Light Artist — Chris Wood


Chris wood is a famous light artist. She starts the company called Chris Wood Light. Her team has 4 people including her. Others are project manager and photographer. She uses a range of high and low-tech optical materials to harness patterns of light that suggest ephemeral glimpsed moments in the natural world.  Her sculptures are simple arrangements creating kinetic patterns in response to the environments in which they are placed. Wood orders the accidental and makes us reflect on the experience of seeing.

Precious–Great Ormond Street Hospital

Precious is a gift to Great Ormond Street Hospital from Organ Donation Committee. It is placed in the main reception atrium uses a large crystals that capture light and produce a rainbow of colors.

Chris often uses a material called dichroic which was originally developed by NASA in 1960s. Dichroic is a colorless material that filters and reflects wavelengths of light producing a huge variety of rainbow colored shadows and projections. The same simple arrangement of dichroic looks very different in response to changing viewpoints and the angle and intensity of light falling on the work. They are extra special if placed in an environment which receives some natural light from a window or a skylight because as the sun moves around the sky or is concealed by clouds the panel’s colours and patterns also change.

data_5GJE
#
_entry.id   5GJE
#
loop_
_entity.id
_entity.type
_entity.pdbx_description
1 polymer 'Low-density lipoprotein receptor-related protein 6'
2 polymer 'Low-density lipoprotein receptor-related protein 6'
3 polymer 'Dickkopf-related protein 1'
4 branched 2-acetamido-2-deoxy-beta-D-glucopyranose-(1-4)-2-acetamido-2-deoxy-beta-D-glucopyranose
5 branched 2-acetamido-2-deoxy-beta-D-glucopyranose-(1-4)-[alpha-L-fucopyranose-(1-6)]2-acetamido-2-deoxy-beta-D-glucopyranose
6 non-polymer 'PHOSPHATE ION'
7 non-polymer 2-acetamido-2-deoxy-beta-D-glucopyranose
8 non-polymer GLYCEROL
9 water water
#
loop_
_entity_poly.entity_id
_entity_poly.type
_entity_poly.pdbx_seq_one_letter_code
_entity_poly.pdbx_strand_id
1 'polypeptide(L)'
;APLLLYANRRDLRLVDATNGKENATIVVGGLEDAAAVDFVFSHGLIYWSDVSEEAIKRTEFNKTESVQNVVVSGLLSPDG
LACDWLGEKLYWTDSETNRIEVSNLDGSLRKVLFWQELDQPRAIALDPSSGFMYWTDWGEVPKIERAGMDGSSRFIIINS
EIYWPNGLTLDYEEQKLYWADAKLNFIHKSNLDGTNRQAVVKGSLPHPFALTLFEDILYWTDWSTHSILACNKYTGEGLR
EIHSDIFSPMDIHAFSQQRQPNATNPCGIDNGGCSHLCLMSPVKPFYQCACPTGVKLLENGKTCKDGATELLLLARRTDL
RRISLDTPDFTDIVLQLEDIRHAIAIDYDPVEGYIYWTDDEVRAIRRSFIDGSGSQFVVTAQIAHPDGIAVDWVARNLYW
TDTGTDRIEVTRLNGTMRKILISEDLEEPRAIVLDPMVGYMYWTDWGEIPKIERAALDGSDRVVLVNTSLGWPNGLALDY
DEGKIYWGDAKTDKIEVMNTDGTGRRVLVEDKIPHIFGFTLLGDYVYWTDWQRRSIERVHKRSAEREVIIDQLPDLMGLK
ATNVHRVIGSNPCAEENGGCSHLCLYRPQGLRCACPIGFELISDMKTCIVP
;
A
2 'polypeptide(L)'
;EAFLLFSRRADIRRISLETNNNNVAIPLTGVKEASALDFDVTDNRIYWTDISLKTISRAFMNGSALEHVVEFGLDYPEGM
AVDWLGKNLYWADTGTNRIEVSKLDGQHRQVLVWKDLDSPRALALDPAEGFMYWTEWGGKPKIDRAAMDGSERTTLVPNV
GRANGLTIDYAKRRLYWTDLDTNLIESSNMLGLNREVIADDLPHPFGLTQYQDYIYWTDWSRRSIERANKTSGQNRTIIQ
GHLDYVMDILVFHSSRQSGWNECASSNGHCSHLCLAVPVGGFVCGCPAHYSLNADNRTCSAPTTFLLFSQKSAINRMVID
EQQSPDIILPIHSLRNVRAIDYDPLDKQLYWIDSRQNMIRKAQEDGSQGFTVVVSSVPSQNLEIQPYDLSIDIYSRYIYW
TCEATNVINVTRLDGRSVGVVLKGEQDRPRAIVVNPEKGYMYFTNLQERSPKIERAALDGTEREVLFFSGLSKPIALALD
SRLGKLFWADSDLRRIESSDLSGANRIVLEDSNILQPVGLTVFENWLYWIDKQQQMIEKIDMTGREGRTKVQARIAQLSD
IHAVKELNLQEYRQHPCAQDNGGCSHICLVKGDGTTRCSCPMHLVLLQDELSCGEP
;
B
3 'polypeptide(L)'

Dichroic Installations by Chris Wood
Dichroic Panels
Dichroic Installations by Chris Wood
Dichroic Installations by Chris Wood

Paris, France

In 2016 Chris was commissioned by Fendi to create panels for their stores worldwide including special designs for London Harrods and New Bond Street stores, Paris, New York and Milan.

Her drives is to draw people in to inquire how it happens, and to open up a dialog of conversation around light. Bringing attention to the magic in the everyday, and the healing properties that light has the potential to bring. This is more prominent with the work I have done in hospitals as it offers a positive diversion. It’s no mystery that lack of sunlight can cause depression, but there is also a lot of evidence to suggest that light and colour boost beneficial hormones. An artwork that explores both colour and light have a positive impact on people’s experience of the space. She thinks her work can make people smile. Delight and surprise are extremely powerful and positive emotions, both of which are the driving force behind my work.

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